Smartphones and Cinema

Never before have we had the convenience of technology that smartphones have brought to society. Just 15-20 years ago, we would have had to carry multiple devices to have access to functions that are a given on current smartphones. MP3 player, telephone, computer, calculator, GPS device, point and shoot camera; having all of this in a portable package is now the everyday norm. Being able to have a nexus of technology in the palm of your hand has changed the face of many industries. From the news media being supplanted (to a degree) by social media to the publishing industry having to change their model to incorporate e-books, accessible tech shifts the foundations of expectation of these and many other industries. Now it seems that these waves of change are starting to hit the shores of the cinema industry.

The cinema industry is one of unrelenting change. Cameras become obsolete, software changes and techniques upgrade. However, this drive to the cutting edge largely made film-making a high dollar proposition. In an industry where a basic cinematic gear package can cost tens of thousands of dollars, undertaking a cinematic production has been for those with deep pockets. Of course, independent film and short films have flourished even with monetary constraints but these were rarely intended for theatrical release. Now with the rise of smartphones with high-resolution sensors, the device that most of us carry daily is capable of shooting video at an acceptable level to be shown on the big screen. With devices such as the iPhone 6s and the Samsung S7, and an investment of a fraction of the cost of purchasing a traditional video camera, you can shoot 4k video and get a professional product. These companies are already touting these capabilities. Samsung released a short film that was completely shot on its new flagship Galaxy S7 phone.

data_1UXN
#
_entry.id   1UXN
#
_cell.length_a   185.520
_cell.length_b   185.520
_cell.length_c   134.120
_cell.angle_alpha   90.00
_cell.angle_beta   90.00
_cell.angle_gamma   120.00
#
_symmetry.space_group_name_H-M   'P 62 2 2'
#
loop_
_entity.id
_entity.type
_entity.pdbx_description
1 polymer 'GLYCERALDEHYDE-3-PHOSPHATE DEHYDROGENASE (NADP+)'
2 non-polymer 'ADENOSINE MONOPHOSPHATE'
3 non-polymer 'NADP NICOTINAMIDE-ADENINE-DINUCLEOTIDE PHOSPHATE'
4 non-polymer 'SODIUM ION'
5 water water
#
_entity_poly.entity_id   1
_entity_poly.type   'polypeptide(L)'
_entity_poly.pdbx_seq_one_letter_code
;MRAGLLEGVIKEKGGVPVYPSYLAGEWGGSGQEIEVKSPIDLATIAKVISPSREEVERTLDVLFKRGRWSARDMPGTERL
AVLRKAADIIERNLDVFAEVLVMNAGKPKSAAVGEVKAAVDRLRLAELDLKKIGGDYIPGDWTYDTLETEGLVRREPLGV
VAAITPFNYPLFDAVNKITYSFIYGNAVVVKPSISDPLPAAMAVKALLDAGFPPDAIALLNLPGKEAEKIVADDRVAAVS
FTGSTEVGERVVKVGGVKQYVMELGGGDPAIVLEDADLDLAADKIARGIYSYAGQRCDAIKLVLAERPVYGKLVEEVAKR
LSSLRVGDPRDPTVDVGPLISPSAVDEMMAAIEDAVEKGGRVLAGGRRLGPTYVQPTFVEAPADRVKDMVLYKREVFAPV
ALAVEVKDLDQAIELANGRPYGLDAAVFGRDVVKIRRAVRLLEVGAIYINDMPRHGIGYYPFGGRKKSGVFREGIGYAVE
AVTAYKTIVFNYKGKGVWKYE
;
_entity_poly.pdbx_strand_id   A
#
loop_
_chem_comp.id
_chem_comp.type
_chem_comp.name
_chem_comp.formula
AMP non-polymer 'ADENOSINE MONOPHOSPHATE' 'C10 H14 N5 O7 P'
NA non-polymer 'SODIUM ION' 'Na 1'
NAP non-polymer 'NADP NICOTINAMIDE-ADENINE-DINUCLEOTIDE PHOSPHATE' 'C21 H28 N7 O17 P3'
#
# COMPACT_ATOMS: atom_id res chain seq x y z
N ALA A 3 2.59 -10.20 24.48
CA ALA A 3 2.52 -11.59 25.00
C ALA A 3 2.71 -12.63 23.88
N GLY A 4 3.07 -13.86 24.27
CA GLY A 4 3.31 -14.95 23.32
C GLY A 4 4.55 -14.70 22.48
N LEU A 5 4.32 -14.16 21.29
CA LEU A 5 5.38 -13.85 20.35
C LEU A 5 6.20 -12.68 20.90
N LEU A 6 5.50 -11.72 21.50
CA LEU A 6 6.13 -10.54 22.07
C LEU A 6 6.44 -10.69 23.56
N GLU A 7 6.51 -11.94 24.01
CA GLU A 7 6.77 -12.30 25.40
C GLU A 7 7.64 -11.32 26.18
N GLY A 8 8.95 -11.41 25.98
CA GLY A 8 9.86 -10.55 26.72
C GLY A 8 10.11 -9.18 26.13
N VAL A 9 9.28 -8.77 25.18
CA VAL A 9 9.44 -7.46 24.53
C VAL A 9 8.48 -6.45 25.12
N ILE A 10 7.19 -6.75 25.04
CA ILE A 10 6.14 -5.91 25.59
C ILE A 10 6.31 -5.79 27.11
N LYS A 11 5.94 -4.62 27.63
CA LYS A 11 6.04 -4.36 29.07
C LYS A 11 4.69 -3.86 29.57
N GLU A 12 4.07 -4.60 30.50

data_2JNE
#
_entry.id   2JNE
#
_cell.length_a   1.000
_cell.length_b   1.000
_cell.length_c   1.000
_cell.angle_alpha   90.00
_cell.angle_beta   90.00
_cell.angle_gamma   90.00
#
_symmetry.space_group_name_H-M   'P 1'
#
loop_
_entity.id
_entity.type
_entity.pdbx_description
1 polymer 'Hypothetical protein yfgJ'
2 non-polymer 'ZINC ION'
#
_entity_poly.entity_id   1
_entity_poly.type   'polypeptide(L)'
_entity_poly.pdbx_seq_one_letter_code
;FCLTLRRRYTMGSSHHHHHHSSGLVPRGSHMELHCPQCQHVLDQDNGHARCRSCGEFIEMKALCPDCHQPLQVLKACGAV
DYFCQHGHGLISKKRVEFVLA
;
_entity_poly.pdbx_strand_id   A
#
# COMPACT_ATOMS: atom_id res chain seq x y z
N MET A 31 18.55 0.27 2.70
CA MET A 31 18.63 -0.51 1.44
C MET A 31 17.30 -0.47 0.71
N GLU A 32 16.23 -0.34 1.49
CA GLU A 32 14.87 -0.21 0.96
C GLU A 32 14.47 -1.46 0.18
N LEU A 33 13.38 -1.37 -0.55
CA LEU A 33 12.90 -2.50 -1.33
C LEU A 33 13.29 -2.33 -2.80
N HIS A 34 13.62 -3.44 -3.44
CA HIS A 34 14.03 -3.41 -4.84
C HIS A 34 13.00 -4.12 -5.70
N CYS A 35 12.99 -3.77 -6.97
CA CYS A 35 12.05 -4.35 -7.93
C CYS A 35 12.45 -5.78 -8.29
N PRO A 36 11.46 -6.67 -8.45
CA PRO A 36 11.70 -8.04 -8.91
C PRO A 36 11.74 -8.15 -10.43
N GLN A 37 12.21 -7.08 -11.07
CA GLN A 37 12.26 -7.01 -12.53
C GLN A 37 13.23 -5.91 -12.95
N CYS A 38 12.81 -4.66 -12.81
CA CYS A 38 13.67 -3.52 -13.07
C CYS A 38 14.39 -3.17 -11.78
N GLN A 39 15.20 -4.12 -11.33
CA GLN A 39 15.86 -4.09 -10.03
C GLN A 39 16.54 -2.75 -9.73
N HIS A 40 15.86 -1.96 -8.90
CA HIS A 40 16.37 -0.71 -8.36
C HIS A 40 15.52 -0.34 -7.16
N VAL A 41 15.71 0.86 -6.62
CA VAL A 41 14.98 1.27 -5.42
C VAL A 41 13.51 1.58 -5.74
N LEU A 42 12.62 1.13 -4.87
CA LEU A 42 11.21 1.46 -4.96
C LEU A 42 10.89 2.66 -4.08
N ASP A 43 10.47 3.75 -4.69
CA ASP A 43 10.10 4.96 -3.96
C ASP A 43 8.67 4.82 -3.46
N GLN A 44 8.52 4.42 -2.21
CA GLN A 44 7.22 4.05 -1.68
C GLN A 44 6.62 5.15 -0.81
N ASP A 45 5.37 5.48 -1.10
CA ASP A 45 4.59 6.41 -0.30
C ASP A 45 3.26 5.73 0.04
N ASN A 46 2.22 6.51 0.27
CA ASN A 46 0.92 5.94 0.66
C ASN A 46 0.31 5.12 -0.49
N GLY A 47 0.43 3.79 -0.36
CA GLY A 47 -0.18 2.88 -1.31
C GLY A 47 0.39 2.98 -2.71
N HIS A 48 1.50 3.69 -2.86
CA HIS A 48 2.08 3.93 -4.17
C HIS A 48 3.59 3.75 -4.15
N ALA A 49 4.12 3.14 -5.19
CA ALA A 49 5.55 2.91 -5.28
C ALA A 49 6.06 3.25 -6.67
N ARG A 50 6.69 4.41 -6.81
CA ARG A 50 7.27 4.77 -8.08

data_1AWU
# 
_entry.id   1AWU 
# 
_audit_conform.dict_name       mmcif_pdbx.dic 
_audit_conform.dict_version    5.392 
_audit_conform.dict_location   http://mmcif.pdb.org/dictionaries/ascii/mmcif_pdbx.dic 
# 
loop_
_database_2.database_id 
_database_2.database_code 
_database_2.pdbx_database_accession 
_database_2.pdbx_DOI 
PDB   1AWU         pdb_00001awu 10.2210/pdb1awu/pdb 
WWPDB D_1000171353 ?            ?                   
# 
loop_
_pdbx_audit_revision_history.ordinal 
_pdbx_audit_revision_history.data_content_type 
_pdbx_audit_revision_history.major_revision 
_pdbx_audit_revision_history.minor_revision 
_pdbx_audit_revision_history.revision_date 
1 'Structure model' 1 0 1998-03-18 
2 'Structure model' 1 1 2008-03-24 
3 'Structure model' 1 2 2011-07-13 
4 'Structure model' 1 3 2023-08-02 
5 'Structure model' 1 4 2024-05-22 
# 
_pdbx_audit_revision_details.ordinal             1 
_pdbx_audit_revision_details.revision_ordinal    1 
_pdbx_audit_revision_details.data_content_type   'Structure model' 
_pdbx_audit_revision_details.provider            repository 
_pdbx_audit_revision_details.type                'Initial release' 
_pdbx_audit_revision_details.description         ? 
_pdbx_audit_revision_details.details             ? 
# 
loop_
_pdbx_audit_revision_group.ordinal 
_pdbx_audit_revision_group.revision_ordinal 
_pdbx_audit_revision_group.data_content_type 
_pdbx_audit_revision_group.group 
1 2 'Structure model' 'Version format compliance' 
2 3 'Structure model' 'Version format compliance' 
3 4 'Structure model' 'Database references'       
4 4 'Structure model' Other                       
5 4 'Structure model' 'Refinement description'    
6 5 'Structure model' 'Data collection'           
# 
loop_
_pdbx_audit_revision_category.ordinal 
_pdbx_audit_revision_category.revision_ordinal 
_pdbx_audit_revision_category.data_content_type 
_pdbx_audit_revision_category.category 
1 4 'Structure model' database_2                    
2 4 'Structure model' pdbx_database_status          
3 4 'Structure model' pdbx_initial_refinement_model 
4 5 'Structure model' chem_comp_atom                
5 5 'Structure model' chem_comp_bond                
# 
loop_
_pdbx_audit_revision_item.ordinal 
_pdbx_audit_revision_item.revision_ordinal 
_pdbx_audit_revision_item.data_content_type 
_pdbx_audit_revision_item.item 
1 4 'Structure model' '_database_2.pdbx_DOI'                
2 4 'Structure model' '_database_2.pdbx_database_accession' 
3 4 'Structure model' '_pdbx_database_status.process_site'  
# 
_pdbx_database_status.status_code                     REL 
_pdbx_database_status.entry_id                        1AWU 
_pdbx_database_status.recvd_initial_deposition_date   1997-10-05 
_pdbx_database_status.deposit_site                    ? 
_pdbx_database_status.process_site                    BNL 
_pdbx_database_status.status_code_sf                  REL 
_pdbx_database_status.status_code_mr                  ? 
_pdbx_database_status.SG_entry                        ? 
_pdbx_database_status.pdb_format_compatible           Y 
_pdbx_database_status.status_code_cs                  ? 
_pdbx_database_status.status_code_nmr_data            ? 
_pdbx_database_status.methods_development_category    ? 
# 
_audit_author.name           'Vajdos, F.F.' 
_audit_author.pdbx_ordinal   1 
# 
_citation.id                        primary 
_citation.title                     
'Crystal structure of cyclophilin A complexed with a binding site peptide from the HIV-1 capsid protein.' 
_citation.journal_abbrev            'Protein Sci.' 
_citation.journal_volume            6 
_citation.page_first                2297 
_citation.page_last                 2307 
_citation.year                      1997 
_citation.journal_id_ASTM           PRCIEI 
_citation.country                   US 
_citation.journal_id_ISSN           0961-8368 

The movement of using smartphones as the main camera for cinematic content is moving beyond sheer promotional value though.

The best example of the movement toward using smartphones as primary tools in the cinematic space is the movie “Tangerine”. This movie was shot exclusively on the iPhone 6s. It was well-received at Sundance and went on to have a theatrical release and to win a Spirit Award. In addition to this project, there are projects such as “9 Rides” and “The Painter of Jalouzi” that have taken advantage of this innovative technology. Now that these projects have been released and been successful at proving the viability of smartphones as cinema cameras, we will have to see where the trend of cinematic innovation takes it.

We have already seen the wave of the democratization of media and it seems like it is here to stay. As artists find new ways to utilize this technology, we will undoubtedly see more and more interesting projects result.  From movies like “Tangerineand9 Ridesto music videos such as Olivia Wilde’s directorial debut for Edward Sharpe & the Magnetic Zeros’ “No Love Like Yours” and assorted TV show episodes and commercials, smartphones have shown staying power. With a growing market for aftermarket cinematic add-ons for these phones, smartphone cameras are certain to continue to gain reputation as a serious cinematic tool.

Can Short Film Content Stand Against Vines & Snaps?


After reading this article on Adweek about brands increasing interest in short film content, it got me thinking about the changing face of content production. In the age of Vine, Snapchat and Instagram where video content has been distilled to a 15 second maximum, can the general public’s attention span be captured by longer narrative content? Continue reading